Since 2006, the NIS-Teen has been monitoring vaccination coverage for a nationally representative sample of adolescents age 13-17 years through a random digit dialing (RDD) telephone survey (1, 2). As landline phone use decreased and cell-phone use increased, the NIS-Teen transitioned from a single-frame landline sample in 2006 to dual (landline and cell-phone) sample frame in 2011 to ensure that the survey base reflected the U.S. population (3, 4). However, due to a declining number of landline-only households in the U.S. in recent years (5), the NIS-Teen discontinued landline sampling and shifted to single-frame cell-phone RDD sampling in 2018 to increase efficiency. For example, from 2012 to 2018, the proportion of households with 13-17 year old adolescents that were landline-only decreased from 3.5% to 2.2% (Table 1). This report uses the 2016 and 2017 NIS-Teen data to assess the impact of a change from a dual-frame to a single-frame survey design on national, state and selected local area vaccination coverage estimates among adolescents 13-17 years old. Specifically, we examined whether there were differences in vaccination coverage estimates among adolescents age 13-17 years using single-frame cell-phone sample compared with a dual-frame landline and cell-phone sample nationally, by select sociodemographic characteristics, and by state and select local areas and territories using data from 2016 and 2017 NIS-Teen surveys. We assessed these years because they are the most recent with data from the dual-frame design, and provide an opportunity to observe any potential differences in vaccination coverage estimates using different sampling designs.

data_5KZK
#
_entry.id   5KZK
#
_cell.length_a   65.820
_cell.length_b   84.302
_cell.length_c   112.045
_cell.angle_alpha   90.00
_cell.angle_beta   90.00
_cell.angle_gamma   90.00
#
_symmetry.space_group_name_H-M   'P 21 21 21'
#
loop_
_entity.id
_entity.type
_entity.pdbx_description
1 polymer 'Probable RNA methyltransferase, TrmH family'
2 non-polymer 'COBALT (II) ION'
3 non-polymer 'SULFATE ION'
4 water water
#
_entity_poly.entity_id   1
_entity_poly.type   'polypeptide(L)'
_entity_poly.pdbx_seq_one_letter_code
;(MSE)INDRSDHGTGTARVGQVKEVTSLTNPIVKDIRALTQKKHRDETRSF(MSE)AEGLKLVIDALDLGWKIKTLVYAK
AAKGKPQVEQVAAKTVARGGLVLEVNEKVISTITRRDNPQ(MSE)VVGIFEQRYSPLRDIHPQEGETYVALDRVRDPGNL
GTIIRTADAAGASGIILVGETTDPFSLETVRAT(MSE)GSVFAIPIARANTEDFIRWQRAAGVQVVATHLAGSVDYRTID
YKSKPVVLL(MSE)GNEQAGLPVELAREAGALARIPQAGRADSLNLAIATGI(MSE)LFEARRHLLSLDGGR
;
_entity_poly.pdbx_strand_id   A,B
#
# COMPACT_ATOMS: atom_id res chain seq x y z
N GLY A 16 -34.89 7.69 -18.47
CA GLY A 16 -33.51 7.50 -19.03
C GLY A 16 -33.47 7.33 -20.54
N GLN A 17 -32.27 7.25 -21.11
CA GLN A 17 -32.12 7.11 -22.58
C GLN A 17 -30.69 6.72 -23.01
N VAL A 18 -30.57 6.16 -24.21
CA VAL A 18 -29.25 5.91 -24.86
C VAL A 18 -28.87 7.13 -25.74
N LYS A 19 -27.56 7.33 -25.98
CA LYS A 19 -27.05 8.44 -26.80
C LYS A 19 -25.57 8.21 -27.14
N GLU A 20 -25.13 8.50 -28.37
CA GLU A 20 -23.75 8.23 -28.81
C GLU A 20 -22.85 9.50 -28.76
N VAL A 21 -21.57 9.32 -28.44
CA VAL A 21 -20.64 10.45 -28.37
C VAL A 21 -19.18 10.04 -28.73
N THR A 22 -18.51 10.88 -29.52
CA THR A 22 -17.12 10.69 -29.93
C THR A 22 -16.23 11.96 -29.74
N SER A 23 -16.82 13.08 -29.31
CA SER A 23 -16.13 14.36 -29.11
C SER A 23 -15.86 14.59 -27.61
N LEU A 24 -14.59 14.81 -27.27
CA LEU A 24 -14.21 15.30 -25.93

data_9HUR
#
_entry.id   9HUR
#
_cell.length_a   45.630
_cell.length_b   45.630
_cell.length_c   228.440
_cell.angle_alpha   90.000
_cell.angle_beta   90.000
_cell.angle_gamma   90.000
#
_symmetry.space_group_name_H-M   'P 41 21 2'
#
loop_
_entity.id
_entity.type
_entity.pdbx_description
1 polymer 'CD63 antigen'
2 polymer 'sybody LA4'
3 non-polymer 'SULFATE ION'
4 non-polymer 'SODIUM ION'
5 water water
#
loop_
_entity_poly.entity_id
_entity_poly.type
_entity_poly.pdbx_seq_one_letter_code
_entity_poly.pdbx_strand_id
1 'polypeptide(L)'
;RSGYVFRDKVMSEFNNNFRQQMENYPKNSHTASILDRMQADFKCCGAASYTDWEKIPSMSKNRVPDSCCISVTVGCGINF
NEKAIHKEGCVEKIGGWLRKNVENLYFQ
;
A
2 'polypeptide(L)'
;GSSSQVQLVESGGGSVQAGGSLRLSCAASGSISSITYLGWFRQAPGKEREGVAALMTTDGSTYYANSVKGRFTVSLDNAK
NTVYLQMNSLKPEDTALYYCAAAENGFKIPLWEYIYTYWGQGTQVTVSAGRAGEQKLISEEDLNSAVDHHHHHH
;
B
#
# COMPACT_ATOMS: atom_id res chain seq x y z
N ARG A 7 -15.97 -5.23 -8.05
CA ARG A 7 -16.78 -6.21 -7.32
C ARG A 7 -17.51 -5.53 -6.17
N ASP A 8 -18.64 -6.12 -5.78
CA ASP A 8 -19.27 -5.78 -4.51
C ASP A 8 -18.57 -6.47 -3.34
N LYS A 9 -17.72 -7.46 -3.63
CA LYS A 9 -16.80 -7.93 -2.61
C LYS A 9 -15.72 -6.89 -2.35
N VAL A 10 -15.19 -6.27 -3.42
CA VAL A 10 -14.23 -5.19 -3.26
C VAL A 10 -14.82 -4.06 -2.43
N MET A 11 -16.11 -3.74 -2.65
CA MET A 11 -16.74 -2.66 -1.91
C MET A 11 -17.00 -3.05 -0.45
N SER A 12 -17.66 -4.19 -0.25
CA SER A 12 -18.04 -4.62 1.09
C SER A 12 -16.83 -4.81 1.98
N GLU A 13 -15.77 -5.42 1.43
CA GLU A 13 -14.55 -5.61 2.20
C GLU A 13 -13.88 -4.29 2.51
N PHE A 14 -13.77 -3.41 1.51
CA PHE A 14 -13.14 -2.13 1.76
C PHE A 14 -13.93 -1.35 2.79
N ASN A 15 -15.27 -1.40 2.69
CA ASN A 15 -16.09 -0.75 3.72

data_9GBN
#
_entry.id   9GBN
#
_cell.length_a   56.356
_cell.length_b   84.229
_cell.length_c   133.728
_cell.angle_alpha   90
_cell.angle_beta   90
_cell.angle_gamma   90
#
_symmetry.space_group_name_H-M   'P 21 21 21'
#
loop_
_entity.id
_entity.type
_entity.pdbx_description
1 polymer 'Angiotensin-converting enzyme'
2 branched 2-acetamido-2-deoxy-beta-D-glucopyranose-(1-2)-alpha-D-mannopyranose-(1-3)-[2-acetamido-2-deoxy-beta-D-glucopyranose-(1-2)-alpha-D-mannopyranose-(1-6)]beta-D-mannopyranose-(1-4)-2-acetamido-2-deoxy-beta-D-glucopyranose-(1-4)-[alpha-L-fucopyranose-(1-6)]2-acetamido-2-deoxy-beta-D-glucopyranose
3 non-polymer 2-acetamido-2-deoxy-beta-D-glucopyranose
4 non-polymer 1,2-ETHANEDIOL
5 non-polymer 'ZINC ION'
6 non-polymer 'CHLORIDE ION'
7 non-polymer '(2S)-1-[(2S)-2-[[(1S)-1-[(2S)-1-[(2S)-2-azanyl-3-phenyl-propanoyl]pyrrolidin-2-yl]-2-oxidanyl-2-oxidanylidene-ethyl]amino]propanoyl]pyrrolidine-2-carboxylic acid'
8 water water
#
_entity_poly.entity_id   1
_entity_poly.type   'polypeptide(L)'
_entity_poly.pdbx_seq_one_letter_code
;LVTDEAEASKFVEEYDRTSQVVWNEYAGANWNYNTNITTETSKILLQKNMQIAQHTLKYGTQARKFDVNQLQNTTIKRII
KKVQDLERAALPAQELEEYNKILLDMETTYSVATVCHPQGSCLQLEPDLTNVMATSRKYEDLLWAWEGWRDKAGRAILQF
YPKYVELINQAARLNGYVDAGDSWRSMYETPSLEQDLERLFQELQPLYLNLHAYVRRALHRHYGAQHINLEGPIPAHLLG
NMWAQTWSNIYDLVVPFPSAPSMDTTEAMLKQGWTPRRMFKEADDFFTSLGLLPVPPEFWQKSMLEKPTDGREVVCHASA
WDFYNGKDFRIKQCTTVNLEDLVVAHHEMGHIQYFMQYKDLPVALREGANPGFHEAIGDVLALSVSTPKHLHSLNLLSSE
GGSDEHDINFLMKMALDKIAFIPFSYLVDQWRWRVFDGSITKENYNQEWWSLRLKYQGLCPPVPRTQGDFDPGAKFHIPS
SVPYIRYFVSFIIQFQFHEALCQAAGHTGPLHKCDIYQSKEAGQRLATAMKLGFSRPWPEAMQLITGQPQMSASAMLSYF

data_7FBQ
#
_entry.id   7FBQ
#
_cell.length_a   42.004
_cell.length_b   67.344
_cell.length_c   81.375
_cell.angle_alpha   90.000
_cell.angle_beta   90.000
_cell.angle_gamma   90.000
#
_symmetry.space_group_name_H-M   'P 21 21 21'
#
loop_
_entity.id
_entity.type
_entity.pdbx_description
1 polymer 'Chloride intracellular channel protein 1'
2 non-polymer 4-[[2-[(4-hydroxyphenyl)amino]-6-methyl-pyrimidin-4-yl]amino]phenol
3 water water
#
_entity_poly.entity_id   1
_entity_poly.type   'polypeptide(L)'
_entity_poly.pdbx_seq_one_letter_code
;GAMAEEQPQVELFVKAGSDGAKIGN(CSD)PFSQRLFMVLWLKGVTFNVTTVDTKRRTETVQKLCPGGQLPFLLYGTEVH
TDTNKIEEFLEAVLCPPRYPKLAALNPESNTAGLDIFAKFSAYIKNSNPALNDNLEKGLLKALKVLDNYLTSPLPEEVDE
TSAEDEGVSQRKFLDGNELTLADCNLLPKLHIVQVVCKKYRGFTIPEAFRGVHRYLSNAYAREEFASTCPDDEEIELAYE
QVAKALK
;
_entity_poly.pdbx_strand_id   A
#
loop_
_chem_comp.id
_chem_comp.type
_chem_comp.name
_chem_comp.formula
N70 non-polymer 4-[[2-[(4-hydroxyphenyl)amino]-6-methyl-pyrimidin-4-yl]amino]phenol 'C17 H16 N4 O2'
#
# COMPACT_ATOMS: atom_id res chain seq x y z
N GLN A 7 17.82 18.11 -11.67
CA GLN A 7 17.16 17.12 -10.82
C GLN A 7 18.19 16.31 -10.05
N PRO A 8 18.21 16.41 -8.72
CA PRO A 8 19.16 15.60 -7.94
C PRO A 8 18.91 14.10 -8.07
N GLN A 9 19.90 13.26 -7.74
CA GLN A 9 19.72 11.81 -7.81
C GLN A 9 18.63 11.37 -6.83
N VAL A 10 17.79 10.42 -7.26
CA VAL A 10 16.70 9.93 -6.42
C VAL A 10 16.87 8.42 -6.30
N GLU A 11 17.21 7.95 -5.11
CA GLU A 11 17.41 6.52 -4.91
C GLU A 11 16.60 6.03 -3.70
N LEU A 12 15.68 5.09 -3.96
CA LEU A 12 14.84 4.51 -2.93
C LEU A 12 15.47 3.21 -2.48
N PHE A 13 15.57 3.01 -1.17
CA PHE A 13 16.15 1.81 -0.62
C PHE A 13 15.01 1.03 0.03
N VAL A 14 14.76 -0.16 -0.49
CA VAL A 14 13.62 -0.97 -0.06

NIS-Teen data from 2016 and 2017 were analyzed to assess vaccination coverage among adolescents age 13-17 years using two different sampling designs: (a) single-frame cell-phone design and (b) dual-frame landline and cell-phone design. Dual-frame estimates have previously been published for 2016 and 2017 (6, 7). To produce single-frame estimates, data for 2016 and 2017 were subset to the cell-phone sample and reweighted. Estimates were weighted separately for single- and dual- frame sample designs to adjust for nonresponse in each sampling frame and to calibrate the weights to the total population of age-eligible adolescents. Under both the single- and dual-frame designs, survey weights were calibrated to marginal totals for teen’s age, teen’s sex, teen’s race/ethnicity, mother’s education, and household telephone status.